The family of a Walmart worker who died after contracting the coronavirus alleges the retailer’s “failure” to implement proper safety and health standards was responsible.
In a lawsuit filed in an Illinois circuit court yesterday, the estate of late Walmart associate Wando Evans, who worked at the Evergreen Park, Ill. outpost for more than a decade, claimed that Evans and other employees contracted COVID-19 while working at the store. The suit claims Walmart failed to enforce social distancing guidelines, did not properly clean the Evergreen Park location and did not “adequately address” employees who “communicated to management” that they were experiencing symptoms of the coronavirus.
“As a direct and proximate result of the … acts of negligence and willful and wanton misconduct, [Evans] was infected by COVID-19, which ultimately resulted in his death,” the complaint reads, adding that the management “knew or should have known that individuals at the store were at a very high risk of [COVID-19] infection and exposure.”
Evans died on March 25 due to complications from COVID-19, the disease caused by the novel coronavirus, according to the complaint. He had been sent home from work two days earlier. Phillip Thomas, another worker at the Evergreen Park, Ill., store, died of COVID-19 a few days after Evans, the filing said, adding that Walmart did nothing to keep workers with symptoms of the coronavirus from coming in until after Evans’ death.
In a statement, Walmart said it has reinforced cleaning and safety measures at its Evergreen Park outpost, including a “deep cleaning of key areas.” The retailer said the store passed a third-party safety and compliance assessment, as well as a health department inspection, within the past week. An outside company was also brought in to sanitize high-touch areas in the store, including front entrances, carts, registers and bathrooms as well as food areas.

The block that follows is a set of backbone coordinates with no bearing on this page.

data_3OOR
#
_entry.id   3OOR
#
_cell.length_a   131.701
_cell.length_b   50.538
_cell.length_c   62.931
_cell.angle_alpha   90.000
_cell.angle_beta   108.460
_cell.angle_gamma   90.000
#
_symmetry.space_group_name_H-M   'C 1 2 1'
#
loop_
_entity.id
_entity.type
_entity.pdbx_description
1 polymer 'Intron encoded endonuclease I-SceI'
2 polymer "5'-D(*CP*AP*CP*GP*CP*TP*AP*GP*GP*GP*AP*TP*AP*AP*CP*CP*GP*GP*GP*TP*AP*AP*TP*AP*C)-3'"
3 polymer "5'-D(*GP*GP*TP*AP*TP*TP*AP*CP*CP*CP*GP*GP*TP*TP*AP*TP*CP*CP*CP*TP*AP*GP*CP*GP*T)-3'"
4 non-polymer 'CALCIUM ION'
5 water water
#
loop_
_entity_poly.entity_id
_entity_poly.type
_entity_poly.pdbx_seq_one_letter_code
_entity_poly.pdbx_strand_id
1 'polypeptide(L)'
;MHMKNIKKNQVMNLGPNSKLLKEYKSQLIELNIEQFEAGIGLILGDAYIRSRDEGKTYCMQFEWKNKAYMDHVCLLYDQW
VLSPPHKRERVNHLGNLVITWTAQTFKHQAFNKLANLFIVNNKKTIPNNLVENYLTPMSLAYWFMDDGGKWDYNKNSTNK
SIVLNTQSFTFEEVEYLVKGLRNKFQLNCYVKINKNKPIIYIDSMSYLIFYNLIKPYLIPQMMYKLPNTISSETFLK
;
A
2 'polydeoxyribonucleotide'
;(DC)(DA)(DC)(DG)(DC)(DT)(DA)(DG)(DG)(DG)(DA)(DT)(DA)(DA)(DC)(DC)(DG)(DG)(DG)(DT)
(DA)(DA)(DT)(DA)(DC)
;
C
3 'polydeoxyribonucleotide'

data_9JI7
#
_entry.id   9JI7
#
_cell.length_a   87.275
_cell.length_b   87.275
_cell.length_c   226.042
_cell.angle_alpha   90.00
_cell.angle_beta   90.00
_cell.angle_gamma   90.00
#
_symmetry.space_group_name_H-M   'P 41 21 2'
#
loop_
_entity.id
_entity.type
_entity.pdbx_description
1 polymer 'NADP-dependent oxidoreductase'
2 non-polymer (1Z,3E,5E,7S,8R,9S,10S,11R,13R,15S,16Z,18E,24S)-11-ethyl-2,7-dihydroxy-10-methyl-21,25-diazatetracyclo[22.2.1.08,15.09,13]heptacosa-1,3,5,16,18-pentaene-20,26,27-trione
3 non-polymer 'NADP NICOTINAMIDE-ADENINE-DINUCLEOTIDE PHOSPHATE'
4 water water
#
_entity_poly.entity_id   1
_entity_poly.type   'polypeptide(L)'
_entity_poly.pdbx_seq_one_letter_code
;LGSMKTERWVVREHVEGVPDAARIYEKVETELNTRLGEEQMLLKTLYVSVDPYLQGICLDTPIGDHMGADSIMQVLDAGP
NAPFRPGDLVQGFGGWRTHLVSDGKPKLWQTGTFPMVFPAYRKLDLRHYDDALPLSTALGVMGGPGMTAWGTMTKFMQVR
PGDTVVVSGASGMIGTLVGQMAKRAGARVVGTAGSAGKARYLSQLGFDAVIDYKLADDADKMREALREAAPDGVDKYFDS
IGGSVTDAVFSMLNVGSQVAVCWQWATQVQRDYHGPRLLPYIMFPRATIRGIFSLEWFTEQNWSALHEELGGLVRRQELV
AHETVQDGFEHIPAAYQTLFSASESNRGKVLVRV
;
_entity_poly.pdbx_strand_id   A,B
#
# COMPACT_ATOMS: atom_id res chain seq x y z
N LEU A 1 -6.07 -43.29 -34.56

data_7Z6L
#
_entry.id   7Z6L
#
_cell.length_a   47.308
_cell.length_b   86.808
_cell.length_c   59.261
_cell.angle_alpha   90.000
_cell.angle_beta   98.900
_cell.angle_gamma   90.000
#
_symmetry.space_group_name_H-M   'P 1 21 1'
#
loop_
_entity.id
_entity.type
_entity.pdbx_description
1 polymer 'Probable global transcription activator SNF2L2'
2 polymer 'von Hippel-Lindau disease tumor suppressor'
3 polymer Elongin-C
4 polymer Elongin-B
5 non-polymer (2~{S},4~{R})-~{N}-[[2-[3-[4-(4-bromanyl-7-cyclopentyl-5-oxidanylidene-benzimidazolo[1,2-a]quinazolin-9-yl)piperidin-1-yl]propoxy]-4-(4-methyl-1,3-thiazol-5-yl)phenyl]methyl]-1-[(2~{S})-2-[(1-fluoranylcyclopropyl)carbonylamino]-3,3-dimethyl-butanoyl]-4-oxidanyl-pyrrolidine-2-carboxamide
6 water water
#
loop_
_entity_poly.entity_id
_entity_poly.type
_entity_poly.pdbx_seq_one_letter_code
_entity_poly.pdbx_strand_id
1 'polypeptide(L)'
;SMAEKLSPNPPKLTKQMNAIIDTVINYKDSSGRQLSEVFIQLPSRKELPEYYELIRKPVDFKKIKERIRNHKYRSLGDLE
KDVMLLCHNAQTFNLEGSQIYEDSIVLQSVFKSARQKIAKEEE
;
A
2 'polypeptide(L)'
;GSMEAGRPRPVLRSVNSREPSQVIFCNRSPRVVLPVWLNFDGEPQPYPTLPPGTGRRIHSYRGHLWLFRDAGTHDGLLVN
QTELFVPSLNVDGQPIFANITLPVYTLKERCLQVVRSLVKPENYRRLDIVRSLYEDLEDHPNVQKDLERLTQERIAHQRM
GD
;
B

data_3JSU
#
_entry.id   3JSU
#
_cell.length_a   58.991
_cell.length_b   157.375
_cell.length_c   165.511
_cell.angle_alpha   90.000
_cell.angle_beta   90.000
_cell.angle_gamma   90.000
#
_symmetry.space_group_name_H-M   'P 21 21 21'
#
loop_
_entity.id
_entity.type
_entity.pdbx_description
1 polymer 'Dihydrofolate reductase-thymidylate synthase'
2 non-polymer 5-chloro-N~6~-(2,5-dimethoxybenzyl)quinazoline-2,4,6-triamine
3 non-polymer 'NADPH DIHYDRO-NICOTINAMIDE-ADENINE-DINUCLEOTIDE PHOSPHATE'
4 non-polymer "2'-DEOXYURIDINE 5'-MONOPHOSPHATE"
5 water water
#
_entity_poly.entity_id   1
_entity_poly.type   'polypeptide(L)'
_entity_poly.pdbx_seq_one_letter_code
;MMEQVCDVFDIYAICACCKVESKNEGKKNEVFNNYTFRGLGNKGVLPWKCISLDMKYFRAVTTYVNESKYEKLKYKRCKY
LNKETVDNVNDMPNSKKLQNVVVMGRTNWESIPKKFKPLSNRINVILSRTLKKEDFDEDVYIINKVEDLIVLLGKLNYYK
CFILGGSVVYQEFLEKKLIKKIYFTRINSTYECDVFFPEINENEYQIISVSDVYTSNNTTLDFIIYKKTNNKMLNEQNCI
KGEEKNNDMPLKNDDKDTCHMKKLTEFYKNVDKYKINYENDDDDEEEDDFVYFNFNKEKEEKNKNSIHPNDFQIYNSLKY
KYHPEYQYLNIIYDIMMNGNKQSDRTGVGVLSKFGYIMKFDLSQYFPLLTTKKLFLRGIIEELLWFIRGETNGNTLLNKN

“We are heartbroken at the passing of two associates at our Evergreen Park store, and we are mourning along with their families, Walmart told FN in a statement. “We take this issue seriously and will respond with the court once we have been served with the complaint.”
Across the country, as the coronavirus pandemic continues, Walmart has announced several initiatives it says are aimed at keeping associates and customers safe as it experiences heightened demand for groceries and household essentials. The big-box chain has limited store hours to allow for increased cleaning and restocking, installed social distance markers and sneeze guards and is screening associates and checking their temperatures. As of Saturday, the chain is limiting the number of customers in its stores to about 20% capacity as a public health precaution. Additionally, the retailer says it is providing masks and gloves for workers who “want to use them.”
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